Landlords and tenants alike will welcome the news that the Government is considering drawing up an official charter of requirements that will govern the private rented housing sector for the years to come.
Grant Shapps, the communities minister, has long championed the private housing sector and believes the expected growth of private accommodation will benefit from a more robust regulatory scheme. It will certainly suit professional landlords who are well accustomed to the paperwork and regulations that are inherent with providing a competent service to tenants. However, the so called accidental landlords who are renting their properties out because they can’t sell them or afford to live in them may find it more difficult to comply. As well as demanding appropriate landlord insurance the new charter may require more exacting standards, and it may certainly compromise the home owner who lets part of his home out to a lodger.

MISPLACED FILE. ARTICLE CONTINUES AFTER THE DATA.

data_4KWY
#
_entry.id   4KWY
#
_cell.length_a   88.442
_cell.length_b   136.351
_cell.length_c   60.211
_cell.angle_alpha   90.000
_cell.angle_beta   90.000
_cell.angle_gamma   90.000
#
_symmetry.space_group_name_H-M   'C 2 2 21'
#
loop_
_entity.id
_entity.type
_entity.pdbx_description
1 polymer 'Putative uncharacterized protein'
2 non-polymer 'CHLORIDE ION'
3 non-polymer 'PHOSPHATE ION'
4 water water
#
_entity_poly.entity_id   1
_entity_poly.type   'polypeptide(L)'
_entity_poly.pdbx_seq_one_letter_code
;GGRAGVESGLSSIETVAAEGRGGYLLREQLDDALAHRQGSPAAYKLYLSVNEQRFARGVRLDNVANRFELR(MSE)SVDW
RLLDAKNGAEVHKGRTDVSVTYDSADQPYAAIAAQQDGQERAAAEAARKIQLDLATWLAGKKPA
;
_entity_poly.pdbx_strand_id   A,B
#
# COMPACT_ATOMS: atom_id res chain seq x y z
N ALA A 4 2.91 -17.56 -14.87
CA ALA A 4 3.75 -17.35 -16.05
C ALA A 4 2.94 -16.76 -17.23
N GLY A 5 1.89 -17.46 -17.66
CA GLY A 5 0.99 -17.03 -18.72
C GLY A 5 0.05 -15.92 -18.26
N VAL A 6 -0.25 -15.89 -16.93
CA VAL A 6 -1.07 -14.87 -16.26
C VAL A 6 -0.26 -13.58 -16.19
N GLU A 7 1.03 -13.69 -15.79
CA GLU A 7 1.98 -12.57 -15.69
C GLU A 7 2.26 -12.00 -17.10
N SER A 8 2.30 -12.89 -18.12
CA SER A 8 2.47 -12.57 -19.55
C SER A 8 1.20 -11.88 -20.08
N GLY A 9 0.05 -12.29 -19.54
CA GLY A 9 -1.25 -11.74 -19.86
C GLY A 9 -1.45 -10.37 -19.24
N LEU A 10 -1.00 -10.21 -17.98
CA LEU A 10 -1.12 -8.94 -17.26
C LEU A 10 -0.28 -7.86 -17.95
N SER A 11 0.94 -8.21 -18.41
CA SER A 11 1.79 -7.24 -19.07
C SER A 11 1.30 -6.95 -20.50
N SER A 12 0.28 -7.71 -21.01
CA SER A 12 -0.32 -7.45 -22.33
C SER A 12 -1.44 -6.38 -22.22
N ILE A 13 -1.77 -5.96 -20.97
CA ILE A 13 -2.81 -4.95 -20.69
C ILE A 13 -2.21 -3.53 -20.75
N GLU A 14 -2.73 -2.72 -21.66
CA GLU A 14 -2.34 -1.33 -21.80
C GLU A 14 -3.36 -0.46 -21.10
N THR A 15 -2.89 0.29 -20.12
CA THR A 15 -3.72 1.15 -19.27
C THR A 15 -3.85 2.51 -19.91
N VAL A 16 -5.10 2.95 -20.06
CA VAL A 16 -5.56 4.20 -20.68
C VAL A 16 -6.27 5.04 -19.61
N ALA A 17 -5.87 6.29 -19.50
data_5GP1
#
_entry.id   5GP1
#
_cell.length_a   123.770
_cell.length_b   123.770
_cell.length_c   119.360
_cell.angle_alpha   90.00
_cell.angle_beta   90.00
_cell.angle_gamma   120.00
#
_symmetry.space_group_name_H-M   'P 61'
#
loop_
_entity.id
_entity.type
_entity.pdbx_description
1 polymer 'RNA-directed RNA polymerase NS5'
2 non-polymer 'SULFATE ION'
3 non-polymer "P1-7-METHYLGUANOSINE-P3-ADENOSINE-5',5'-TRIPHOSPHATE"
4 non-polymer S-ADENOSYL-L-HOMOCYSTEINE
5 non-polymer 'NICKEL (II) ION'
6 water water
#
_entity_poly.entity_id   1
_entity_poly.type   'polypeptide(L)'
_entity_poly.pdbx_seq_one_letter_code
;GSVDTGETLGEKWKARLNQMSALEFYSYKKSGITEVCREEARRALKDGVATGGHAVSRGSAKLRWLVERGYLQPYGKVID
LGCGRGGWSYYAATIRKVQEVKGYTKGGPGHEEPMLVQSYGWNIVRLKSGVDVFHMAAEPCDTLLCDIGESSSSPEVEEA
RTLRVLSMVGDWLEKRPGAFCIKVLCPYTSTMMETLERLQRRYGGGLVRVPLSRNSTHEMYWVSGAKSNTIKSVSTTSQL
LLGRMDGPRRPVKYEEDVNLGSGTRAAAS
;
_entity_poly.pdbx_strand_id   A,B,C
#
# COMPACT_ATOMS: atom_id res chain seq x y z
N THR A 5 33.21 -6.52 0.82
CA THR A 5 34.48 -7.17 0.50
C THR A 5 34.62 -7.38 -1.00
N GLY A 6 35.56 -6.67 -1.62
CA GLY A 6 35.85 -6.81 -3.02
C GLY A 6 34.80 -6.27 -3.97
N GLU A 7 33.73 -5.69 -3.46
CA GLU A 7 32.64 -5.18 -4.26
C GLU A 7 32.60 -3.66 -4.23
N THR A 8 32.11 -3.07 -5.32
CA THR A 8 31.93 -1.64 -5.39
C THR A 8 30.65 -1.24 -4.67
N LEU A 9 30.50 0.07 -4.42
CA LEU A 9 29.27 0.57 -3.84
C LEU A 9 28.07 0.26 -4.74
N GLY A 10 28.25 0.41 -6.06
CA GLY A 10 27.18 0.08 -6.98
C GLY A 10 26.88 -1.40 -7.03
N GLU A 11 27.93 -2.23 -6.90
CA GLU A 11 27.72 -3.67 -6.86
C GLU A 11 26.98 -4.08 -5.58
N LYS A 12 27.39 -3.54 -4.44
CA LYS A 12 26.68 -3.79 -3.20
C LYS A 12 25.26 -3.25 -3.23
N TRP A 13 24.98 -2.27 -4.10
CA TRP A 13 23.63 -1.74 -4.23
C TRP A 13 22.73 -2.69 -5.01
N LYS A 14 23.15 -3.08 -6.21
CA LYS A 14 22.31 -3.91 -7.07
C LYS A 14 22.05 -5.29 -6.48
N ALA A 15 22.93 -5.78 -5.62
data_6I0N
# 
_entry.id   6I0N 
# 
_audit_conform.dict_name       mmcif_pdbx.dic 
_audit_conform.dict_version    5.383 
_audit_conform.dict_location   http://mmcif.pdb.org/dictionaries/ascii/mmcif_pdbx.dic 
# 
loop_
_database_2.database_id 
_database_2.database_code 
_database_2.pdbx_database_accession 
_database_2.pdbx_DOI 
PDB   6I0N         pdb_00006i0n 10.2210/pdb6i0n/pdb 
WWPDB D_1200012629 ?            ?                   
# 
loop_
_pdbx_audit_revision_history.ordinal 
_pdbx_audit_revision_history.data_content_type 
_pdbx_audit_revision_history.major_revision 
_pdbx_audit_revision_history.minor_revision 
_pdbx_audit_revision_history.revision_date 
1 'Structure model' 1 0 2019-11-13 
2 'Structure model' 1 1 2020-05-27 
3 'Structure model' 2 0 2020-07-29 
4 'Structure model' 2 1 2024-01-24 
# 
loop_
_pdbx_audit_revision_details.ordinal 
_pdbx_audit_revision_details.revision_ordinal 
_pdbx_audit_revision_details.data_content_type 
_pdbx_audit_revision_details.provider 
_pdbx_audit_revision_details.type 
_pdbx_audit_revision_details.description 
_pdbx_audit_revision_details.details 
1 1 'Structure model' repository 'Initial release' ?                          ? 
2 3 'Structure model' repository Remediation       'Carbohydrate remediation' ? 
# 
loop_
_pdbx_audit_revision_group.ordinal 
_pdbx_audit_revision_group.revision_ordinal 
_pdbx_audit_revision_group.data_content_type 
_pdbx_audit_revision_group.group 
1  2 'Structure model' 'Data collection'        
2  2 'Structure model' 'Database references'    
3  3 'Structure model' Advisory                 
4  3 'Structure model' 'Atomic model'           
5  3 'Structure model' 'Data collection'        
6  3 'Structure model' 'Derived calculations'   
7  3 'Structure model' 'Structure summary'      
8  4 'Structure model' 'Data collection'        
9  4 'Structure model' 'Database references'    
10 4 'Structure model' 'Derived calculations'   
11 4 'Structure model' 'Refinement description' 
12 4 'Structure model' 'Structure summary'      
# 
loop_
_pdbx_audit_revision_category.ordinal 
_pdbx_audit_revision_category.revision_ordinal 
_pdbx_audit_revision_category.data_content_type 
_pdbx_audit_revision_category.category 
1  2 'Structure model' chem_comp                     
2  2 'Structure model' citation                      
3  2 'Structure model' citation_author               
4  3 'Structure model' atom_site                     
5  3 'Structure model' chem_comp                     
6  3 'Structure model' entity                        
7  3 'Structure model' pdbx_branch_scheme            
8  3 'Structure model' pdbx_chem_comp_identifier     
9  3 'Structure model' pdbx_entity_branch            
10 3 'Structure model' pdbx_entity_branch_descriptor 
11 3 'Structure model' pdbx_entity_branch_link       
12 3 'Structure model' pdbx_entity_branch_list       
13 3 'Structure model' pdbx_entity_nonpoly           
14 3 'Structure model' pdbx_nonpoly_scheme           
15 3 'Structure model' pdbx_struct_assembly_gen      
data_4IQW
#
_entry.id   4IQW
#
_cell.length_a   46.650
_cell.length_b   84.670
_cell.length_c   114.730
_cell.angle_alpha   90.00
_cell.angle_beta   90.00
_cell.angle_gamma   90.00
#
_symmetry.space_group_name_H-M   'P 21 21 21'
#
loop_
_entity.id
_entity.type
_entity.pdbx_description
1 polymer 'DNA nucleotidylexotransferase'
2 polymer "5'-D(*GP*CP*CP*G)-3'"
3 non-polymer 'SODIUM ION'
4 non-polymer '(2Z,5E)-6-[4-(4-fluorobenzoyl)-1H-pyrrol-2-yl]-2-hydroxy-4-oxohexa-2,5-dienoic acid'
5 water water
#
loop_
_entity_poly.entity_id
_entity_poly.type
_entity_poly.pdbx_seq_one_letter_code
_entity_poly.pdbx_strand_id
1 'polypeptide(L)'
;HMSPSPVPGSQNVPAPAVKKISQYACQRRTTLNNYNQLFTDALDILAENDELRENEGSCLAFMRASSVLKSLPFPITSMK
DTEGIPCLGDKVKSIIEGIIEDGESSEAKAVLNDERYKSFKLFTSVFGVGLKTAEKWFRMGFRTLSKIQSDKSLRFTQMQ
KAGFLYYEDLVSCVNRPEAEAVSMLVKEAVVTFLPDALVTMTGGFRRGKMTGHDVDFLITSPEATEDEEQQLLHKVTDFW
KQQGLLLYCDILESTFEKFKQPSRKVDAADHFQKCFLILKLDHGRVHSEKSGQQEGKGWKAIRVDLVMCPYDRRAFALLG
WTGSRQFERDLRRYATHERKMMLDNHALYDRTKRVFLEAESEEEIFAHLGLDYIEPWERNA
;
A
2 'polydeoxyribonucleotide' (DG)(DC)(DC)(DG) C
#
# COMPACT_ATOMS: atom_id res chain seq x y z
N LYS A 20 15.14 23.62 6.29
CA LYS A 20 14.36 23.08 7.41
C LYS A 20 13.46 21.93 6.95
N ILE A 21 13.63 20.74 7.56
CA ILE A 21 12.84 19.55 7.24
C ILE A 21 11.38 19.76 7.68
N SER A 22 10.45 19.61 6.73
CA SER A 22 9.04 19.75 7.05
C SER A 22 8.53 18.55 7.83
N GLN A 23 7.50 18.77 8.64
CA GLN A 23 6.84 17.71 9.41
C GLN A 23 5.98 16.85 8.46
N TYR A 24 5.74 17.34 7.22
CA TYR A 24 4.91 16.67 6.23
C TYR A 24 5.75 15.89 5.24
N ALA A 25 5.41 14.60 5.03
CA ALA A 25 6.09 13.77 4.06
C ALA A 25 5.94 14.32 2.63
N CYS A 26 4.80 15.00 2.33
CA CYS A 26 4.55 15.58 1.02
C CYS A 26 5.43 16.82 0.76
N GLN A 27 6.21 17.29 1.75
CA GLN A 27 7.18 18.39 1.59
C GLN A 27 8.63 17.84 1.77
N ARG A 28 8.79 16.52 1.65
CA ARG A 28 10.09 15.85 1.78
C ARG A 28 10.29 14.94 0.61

In Parliament earlier this week MP for Torbay, Adrian Saunders, asked Mr Shapps: “One way of reducing the regulatory burden on landlords but also improving the safety and security for tenants, would be to provide a central, standardised document, containing all landlord and tenant responsibilities from fire safety to anti-social behaviour. The planning system has benefited from a process of simplification. Can you do likewise with the private rented housing sector?”
Mr Shapps answered in the affirmative saying he believed such a scheme would benefit both sides of a private rental agreement and that he would look into the possibilities of making such a scheme reality. He said: “It sounds like it might be something comparative to a template lease and is something worth further consideration.”